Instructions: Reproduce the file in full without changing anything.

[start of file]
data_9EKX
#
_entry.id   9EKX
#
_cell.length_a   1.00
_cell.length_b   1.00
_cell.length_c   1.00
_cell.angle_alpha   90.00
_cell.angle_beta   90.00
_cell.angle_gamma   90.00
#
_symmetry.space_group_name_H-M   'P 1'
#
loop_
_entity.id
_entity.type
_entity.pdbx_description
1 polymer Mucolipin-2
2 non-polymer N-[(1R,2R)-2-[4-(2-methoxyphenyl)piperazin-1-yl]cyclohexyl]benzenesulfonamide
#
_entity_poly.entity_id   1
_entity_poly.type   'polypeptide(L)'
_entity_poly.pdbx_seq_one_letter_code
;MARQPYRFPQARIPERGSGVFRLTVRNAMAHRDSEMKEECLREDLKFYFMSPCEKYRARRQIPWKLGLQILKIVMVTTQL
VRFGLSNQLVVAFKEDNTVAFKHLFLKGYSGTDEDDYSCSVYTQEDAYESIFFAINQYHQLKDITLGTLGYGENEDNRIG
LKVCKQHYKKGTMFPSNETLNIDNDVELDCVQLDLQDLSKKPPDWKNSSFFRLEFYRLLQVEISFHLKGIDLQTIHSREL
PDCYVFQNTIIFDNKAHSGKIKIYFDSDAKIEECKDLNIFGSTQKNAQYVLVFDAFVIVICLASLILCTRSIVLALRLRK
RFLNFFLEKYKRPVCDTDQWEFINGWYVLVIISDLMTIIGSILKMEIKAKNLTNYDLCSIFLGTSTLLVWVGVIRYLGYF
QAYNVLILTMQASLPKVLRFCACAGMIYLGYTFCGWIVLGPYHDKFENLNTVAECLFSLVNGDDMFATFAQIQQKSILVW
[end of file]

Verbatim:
data_9EKX
#
_entry.id   9EKX
#
_cell.length_a   1.00
_cell.length_b   1.00
_cell.length_c   1.00
_cell.angle_alpha   90.00
_cell.angle_beta   90.00
_cell.angle_gamma   90.00
#
_symmetry.space_group_name_H-M   'P 1'
#
loop_
_entity.id
_entity.type
_entity.pdbx_description
1 polymer Mucolipin-2
2 non-polymer N-[(1R,2R)-2-[4-(2-methoxyphenyl)piperazin-1-yl]cyclohexyl]benzenesulfonamide
#
_entity_poly.entity_id   1
_entity_poly.type   'polypeptide(L)'
_entity_poly.pdbx_seq_one_letter_code
;MARQPYRFPQARIPERGSGVFRLTVRNAMAHRDSEMKEECLREDLKFYFMSPCEKYRARRQIPWKLGLQILKIVMVTTQL
VRFGLSNQLVVAFKEDNTVAFKHLFLKGYSGTDEDDYSCSVYTQEDAYESIFFAINQYHQLKDITLGTLGYGENEDNRIG
LKVCKQHYKKGTMFPSNETLNIDNDVELDCVQLDLQDLSKKPPDWKNSSFFRLEFYRLLQVEISFHLKGIDLQTIHSREL
PDCYVFQNTIIFDNKAHSGKIKIYFDSDAKIEECKDLNIFGSTQKNAQYVLVFDAFVIVICLASLILCTRSIVLALRLRK
RFLNFFLEKYKRPVCDTDQWEFINGWYVLVIISDLMTIIGSILKMEIKAKNLTNYDLCSIFLGTSTLLVWVGVIRYLGYF
QAYNVLILTMQASLPKVLRFCACAGMIYLGYTFCGWIVLGPYHDKFENLNTVAECLFSLVNGDDMFATFAQIQQKSILVW